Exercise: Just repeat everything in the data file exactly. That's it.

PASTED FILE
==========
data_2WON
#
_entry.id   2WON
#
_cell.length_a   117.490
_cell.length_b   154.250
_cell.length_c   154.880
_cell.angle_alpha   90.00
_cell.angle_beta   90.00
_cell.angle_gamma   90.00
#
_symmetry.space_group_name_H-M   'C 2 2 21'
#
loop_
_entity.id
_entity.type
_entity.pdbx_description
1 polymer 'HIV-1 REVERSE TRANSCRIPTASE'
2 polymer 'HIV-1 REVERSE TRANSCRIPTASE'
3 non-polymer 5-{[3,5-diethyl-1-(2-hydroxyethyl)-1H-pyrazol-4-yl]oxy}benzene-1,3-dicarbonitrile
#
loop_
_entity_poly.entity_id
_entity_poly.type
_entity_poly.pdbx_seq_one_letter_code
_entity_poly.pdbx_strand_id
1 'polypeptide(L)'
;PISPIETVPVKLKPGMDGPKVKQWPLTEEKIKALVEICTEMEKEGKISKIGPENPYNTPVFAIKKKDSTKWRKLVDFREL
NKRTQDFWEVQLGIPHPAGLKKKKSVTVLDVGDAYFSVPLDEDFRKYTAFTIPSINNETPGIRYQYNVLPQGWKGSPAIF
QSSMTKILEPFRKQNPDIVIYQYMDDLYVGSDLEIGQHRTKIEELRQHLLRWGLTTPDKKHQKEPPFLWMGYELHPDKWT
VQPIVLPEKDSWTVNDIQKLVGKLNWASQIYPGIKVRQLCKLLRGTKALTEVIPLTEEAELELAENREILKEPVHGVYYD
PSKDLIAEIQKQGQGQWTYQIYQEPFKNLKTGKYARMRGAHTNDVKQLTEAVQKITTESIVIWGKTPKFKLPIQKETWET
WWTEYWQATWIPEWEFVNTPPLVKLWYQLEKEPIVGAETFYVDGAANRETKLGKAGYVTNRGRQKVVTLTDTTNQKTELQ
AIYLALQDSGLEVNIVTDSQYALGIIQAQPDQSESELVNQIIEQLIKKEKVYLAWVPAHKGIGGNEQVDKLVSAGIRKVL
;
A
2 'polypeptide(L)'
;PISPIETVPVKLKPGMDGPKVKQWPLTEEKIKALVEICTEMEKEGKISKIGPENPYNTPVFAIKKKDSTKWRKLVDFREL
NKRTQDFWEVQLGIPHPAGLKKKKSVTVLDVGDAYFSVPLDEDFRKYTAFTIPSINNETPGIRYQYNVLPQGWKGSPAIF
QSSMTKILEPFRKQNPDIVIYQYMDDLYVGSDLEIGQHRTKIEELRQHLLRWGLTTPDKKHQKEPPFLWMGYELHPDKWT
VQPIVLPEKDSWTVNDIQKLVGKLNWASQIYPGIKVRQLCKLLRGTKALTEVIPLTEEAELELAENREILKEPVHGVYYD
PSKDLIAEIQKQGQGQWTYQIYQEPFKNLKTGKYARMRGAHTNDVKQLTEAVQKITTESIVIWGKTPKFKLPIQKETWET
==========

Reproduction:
data_2WON
#
_entry.id   2WON
#
_cell.length_a   117.490
_cell.length_b   154.250
_cell.length_c   154.880
_cell.angle_alpha   90.00
_cell.angle_beta   90.00
_cell.angle_gamma   90.00
#
_symmetry.space_group_name_H-M   'C 2 2 21'
#
loop_
_entity.id
_entity.type
_entity.pdbx_description
1 polymer 'HIV-1 REVERSE TRANSCRIPTASE'
2 polymer 'HIV-1 REVERSE TRANSCRIPTASE'
3 non-polymer 5-{[3,5-diethyl-1-(2-hydroxyethyl)-1H-pyrazol-4-yl]oxy}benzene-1,3-dicarbonitrile
#
loop_
_entity_poly.entity_id
_entity_poly.type
_entity_poly.pdbx_seq_one_letter_code
_entity_poly.pdbx_strand_id
1 'polypeptide(L)'
;PISPIETVPVKLKPGMDGPKVKQWPLTEEKIKALVEICTEMEKEGKISKIGPENPYNTPVFAIKKKDSTKWRKLVDFREL
NKRTQDFWEVQLGIPHPAGLKKKKSVTVLDVGDAYFSVPLDEDFRKYTAFTIPSINNETPGIRYQYNVLPQGWKGSPAIF
QSSMTKILEPFRKQNPDIVIYQYMDDLYVGSDLEIGQHRTKIEELRQHLLRWGLTTPDKKHQKEPPFLWMGYELHPDKWT
VQPIVLPEKDSWTVNDIQKLVGKLNWASQIYPGIKVRQLCKLLRGTKALTEVIPLTEEAELELAENREILKEPVHGVYYD
PSKDLIAEIQKQGQGQWTYQIYQEPFKNLKTGKYARMRGAHTNDVKQLTEAVQKITTESIVIWGKTPKFKLPIQKETWET
WWTEYWQATWIPEWEFVNTPPLVKLWYQLEKEPIVGAETFYVDGAANRETKLGKAGYVTNRGRQKVVTLTDTTNQKTELQ
AIYLALQDSGLEVNIVTDSQYALGIIQAQPDQSESELVNQIIEQLIKKEKVYLAWVPAHKGIGGNEQVDKLVSAGIRKVL
;
A
2 'polypeptide(L)'
;PISPIETVPVKLKPGMDGPKVKQWPLTEEKIKALVEICTEMEKEGKISKIGPENPYNTPVFAIKKKDSTKWRKLVDFREL
NKRTQDFWEVQLGIPHPAGLKKKKSVTVLDVGDAYFSVPLDEDFRKYTAFTIPSINNETPGIRYQYNVLPQGWKGSPAIF
QSSMTKILEPFRKQNPDIVIYQYMDDLYVGSDLEIGQHRTKIEELRQHLLRWGLTTPDKKHQKEPPFLWMGYELHPDKWT
VQPIVLPEKDSWTVNDIQKLVGKLNWASQIYPGIKVRQLCKLLRGTKALTEVIPLTEEAELELAENREILKEPVHGVYYD
PSKDLIAEIQKQGQGQWTYQIYQEPFKNLKTGKYARMRGAHTNDVKQLTEAVQKITTESIVIWGKTPKFKLPIQKETWET